One may reasonably doubt whether a more murderous, licentious and scandalous breed existed in the annals of mankind, and they certainly matched the infamous males of the clan – the respective emperors of the age, Tiberius, Caligula, Claudius and Nero.
Livia Drusilla, the long-time wife Augustus, undoubtedly deserves her own article, which is being planned. Praised by the imperial scribes as the faithful wife and mother of the nation, her critics spilled venom and bile about the strange deaths of her adversaries [FN1] and about the willingness with which she fed her husband the youngest girls for the satisfaction of his imperial lust.
[FN1] See Wiki: “Rumour had it that Livia was behind the death of Augustus’ nephew Marcellus in 23 BC. After Julia’s two elder sons by Marcus Vipsanius Agrippa, whom Augustus had adopted as sons and successors, had died, the one remaining son, Agrippa Postumus, was adopted at the same time as Tiberius, but later Agrippa Postumus was sent into exile and finally killed. Tacitus charges that Livia was not altogether innocent of these deaths and Cassius Dio also mentions such rumours. There are also rumours mentioned by Tacitus and Cassius Dio that Livia brought about Augustus’ death by poisoning fresh figs. Augustus’ granddaughter was Julia the Younger. Sometime between 1 and 14 AD, her husband Lucius Aemilius Paullus was executed as a conspirator in a revolt. Modern historians theorize that Julia’s exile was not actually for adultery but for involvement in Paullus’ revolt. Livia Drusilla plotted against her stepdaughter’s family and ruined them. This led to open compassion for the fallen family. Julia died in 29 AD on the same island where she had been sent in exile twenty years earlier.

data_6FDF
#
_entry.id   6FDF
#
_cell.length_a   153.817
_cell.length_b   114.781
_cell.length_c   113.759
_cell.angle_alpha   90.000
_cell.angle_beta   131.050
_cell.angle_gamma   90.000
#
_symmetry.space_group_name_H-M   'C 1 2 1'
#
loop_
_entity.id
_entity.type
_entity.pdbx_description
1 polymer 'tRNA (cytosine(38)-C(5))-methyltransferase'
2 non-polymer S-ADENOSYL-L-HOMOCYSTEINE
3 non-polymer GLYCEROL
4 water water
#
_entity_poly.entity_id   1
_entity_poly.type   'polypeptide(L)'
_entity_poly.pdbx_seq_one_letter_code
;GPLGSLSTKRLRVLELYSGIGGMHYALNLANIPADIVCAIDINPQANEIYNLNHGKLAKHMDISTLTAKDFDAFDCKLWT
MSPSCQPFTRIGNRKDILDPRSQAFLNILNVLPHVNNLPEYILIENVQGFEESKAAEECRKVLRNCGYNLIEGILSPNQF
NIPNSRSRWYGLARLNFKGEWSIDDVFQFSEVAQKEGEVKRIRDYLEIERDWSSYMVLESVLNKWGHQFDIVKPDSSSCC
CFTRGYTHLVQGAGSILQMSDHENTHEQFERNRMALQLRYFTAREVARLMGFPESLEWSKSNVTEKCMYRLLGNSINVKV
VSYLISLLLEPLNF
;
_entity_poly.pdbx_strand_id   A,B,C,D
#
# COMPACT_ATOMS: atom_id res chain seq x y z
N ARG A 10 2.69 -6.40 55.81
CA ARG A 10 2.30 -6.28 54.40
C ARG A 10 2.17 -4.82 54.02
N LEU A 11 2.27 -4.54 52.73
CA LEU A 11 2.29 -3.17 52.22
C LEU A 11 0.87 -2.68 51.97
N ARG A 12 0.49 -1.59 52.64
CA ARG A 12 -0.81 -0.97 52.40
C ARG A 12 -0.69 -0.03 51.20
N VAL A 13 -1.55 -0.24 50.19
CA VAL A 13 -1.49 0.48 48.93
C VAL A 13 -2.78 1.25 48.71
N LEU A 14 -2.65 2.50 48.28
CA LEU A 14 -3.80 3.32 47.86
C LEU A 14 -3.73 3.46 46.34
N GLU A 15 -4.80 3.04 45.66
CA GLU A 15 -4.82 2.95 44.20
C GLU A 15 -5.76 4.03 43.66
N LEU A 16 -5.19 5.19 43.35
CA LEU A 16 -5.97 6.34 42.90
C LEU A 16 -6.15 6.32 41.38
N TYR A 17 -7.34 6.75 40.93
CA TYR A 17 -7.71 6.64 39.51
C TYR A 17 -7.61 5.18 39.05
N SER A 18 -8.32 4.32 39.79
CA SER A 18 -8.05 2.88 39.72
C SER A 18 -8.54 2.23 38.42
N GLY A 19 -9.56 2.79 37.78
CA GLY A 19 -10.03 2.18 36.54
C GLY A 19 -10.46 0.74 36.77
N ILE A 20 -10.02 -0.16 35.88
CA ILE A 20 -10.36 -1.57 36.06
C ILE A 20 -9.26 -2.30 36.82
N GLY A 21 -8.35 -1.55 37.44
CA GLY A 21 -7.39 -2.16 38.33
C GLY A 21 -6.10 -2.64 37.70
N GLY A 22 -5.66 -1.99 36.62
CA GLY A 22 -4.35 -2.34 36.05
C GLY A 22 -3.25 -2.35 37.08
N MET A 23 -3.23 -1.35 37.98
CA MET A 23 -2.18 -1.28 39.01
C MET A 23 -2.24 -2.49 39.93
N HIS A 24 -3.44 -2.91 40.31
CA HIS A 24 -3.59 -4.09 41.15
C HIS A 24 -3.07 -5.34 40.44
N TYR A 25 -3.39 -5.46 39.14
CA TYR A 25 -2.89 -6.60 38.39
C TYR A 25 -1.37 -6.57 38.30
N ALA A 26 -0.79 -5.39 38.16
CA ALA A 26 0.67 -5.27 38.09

But if you were curious and DID peek, send us a comment on the debauchery you witnessed! Gory details welcome!
Did she really look like Elizabeth Taylor? We will never know, but the odds are she did not – what we know from coins and ancient busts speaks against it. She may have had red hair, as in the famous picture, but most likely she shaved all her bodily hair, as it was Egyptian custom, and wore elaborate wigs. It seems clear, however, that she knew everything about ancient make-up, using belladonna to dilate her pupils and stibium (also called kohl, antimony sulphide) to colour her eyebrows. Very little, however, speaks against Cleopatra VII Philopator‘s force of personality, wits and political shrewdness.
Although she was, technically spoken, survived for a few days by her and Caesar‘s son Caesarion as sole ruler, she was in practical regards the last true pharaoh of the Ptolemaic Kingdom of Egypt, successor to the various Egyptian Empires in the lands of the Double Crowns.